Close to 1,000 still missing after deadliest California wildfire

Kimberly Spainhower (left) hugs her daughter Chloe, while her husband Ryan Spainhower searches through the ashes of their burned home in Paradise, California on Nov 18, 2018.
Kimberly Spainhower (left) hugs her daughter Chloe, while her husband Ryan Spainhower searches through the ashes of their burned home in Paradise, California on Nov 18, 2018.PHOTO: AFP

An American flag hangs at a burned out mobile home park in Paradise, California, on Nov 18, 2018.
An American flag hangs at a burned out mobile home park in Paradise, California, on Nov 18, 2018.PHOTO: AFP

SAN FRANCISCO (REUTERS) - Emergency services on Sunday (Nov 18) sifted through the charred wreckage of California's deadliest ever wildfire, searching for signs of nearly 1,000 people believed still missing as crews made progress in bringing the blaze under control.

The remains of 77 people have been recovered, the Butte County Sheriff's Office said late on Sunday, as it cut the number of missing to 993 from 1,276. It gave no other details.

The Camp Fire broke out in Northern California on Nov 8 and last week all but obliterated Paradise, a mountain town of nearly 27,000 people around 145 km north of state capital Sacramento.

Officials said it had consumed about 60,000ha and was 65 per cent contained late on Sunday, up from 60 per cent earlier in the day, as prospects of a heavy rainstorm from late on Tuesday (Nov 20) onwards raised hopes that that percentage will rise as the week progresses.

They said full containment was not expected until Nov 30, however.

Up to 10cm of rain are forecast to fall north of San Francisco between late Tuesday and Friday, said Patrick Burke, a forecaster at the National Weather Service's Weather Prediction Center in Maryland.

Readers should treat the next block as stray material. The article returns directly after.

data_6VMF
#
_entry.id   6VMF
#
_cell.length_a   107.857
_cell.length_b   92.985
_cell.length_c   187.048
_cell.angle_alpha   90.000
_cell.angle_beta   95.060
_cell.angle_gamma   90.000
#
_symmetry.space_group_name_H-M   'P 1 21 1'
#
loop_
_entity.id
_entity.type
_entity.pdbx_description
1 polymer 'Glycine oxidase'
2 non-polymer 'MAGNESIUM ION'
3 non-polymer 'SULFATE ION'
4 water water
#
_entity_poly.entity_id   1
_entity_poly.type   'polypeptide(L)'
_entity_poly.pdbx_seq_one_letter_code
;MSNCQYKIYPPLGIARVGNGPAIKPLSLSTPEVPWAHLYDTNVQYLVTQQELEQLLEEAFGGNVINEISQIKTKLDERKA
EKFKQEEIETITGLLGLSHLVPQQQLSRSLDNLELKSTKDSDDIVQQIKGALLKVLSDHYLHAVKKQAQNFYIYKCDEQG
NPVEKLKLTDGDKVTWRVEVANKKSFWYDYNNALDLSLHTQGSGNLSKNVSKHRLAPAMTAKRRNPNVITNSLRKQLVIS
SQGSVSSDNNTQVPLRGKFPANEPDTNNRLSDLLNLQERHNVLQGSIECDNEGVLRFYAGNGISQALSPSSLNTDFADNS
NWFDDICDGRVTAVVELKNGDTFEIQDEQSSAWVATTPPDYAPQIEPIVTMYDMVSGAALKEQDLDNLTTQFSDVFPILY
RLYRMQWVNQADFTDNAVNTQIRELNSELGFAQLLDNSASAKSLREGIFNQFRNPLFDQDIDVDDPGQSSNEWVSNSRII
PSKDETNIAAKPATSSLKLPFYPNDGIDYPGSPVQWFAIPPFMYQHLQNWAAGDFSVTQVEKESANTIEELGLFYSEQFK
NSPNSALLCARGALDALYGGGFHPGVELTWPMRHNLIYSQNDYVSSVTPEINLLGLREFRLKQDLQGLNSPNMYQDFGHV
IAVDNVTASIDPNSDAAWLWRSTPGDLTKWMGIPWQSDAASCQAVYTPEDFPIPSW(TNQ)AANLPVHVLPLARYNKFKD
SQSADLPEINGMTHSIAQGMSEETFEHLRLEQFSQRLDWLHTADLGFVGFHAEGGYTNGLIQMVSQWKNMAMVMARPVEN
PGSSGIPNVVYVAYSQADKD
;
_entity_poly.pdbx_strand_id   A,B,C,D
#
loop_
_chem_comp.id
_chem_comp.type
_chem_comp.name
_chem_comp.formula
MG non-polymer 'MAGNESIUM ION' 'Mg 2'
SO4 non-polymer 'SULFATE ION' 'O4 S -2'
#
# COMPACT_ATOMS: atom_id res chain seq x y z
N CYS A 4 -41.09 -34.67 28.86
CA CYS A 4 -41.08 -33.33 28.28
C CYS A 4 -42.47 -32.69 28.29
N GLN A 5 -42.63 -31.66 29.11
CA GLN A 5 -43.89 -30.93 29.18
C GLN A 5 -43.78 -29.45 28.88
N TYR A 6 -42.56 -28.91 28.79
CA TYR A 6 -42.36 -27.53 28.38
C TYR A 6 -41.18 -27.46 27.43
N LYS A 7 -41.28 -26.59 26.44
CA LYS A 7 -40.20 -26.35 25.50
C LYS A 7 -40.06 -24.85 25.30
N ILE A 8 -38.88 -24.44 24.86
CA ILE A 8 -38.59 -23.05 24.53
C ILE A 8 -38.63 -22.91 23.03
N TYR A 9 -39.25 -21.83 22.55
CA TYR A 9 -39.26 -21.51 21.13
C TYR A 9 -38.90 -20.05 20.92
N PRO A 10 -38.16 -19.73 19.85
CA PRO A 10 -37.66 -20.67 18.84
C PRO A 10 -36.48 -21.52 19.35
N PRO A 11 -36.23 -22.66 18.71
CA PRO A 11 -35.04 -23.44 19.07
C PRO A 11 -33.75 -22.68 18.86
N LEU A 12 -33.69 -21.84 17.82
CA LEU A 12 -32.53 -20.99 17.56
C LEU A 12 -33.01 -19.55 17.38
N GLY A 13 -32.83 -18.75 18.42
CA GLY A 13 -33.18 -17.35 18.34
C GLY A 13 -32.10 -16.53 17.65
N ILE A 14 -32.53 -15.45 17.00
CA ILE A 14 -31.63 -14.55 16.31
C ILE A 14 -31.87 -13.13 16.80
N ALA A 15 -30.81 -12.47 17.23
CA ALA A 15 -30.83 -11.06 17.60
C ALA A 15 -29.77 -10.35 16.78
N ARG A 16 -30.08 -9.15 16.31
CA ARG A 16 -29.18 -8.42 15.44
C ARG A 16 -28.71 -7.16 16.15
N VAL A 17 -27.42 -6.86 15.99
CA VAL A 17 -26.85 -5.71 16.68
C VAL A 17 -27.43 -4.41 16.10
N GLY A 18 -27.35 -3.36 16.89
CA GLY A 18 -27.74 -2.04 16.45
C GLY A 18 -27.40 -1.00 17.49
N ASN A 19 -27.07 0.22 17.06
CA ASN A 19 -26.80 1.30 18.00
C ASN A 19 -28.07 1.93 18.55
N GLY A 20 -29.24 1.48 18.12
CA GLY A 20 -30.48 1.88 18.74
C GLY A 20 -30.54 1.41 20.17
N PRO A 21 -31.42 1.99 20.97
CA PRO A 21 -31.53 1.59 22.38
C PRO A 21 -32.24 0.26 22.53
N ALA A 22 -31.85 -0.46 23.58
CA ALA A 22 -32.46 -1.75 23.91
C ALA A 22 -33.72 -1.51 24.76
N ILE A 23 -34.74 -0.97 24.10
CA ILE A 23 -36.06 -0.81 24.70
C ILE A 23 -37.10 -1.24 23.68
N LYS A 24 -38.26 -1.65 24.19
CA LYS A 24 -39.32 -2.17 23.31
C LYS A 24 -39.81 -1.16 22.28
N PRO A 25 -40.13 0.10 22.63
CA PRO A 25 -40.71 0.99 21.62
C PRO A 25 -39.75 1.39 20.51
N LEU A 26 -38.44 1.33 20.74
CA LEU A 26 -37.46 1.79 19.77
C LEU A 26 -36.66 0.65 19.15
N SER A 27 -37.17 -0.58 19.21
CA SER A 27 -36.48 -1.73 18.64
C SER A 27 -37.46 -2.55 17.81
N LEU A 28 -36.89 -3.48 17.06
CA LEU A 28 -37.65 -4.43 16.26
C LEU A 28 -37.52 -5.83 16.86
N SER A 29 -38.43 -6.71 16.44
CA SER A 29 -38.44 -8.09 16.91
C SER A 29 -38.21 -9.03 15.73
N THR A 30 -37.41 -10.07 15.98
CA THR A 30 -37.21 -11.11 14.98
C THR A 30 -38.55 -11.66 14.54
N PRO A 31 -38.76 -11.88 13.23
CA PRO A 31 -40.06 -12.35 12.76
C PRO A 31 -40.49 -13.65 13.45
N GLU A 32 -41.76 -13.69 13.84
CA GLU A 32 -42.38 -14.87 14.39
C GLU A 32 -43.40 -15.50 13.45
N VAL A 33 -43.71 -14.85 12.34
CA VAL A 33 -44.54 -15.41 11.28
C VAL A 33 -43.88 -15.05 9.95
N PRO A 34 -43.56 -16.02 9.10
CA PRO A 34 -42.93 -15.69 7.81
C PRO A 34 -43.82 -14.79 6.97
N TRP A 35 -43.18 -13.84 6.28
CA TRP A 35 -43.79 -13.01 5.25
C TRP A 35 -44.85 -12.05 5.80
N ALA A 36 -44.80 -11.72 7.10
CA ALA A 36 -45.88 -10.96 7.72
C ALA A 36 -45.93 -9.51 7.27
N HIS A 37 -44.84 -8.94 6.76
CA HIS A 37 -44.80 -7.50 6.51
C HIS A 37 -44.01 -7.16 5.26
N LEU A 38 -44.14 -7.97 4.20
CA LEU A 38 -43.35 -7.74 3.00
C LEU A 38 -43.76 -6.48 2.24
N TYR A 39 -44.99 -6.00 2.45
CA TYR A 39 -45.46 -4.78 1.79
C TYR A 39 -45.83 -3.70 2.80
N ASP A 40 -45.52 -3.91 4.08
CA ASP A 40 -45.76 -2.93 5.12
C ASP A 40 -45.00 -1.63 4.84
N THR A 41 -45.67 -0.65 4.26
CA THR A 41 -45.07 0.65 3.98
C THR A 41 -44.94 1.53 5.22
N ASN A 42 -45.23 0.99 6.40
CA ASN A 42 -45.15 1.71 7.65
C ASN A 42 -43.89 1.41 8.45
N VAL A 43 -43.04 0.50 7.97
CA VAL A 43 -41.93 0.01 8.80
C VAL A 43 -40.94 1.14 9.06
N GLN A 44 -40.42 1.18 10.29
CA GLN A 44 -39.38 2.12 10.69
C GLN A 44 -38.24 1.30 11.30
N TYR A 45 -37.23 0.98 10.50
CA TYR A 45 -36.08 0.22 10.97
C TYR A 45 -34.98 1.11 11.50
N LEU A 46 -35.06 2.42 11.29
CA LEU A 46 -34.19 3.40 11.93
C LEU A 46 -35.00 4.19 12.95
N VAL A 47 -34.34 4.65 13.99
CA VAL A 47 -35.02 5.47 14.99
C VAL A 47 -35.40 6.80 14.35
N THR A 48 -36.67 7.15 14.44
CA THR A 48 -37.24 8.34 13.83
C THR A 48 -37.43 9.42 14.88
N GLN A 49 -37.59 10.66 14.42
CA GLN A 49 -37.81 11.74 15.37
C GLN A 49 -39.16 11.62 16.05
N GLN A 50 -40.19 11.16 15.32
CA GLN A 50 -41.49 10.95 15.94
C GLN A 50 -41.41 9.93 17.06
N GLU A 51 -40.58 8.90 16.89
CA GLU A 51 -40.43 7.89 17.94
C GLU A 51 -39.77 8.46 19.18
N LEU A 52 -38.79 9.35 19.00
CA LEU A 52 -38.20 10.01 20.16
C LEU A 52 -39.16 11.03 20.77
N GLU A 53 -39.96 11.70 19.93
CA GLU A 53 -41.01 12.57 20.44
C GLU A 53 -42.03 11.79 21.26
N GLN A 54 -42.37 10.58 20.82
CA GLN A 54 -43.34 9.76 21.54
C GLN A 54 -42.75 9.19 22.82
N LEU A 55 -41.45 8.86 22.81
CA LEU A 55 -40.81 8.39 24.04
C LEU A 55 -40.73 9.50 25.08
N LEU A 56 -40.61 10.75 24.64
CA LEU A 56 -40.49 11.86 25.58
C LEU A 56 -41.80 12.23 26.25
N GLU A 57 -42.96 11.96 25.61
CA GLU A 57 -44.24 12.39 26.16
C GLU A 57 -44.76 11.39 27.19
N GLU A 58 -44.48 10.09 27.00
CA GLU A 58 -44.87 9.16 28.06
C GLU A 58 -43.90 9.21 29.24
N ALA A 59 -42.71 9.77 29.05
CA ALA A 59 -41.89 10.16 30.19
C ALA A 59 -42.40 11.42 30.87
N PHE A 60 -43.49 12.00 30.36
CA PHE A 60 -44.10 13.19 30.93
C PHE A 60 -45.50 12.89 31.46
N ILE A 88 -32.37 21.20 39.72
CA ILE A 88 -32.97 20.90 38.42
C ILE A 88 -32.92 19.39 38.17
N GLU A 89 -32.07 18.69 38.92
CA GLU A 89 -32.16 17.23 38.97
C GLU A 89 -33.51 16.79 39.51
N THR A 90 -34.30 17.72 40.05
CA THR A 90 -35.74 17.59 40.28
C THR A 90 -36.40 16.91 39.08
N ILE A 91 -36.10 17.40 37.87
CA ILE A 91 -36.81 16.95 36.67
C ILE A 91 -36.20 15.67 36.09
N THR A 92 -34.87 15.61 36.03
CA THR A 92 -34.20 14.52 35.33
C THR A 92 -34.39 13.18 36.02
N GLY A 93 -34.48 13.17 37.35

"This weather system is locked in," he said.

The rain would also make it harder for forensic teams sifting through ash and dirt looking for the bones of the dead. "The rain will easily disturb the soil where remains might be found," Burke said.

 
 
 

Pathologists from the University of Nevada, Reno, worked through the weekend as firefighters peeled back debris, collecting bits of burned bones and photographing everything that might help identify the victims.

The storm, which is expected to carry moderate winds could also cause problems for evacuees, hundreds of whom are sheltering in tents and cars.

It isn't clear how many people are in need of shelter but as many as 52,000 people had been ordered to evacuate "While it isn't an exceptionally strong storm, the recent burns make mudslides on hills and slopes a real danger," Burke said.

South of Sacramento near Malibu, at least two inches of rain are expected to fall on a second fire, the Woolsey. Known to have killed three people, it was 88 per cent contained on Sunday and full containment was expected on Thanksgiving Thursday.

The cause of both fires is under investigation, but electric utilities reported localised equipment problems around the time they broke out.

PG&E Corp has said it could face liability that exceeds its insurance coverage if its equipment were found to have caused the Camp Fire.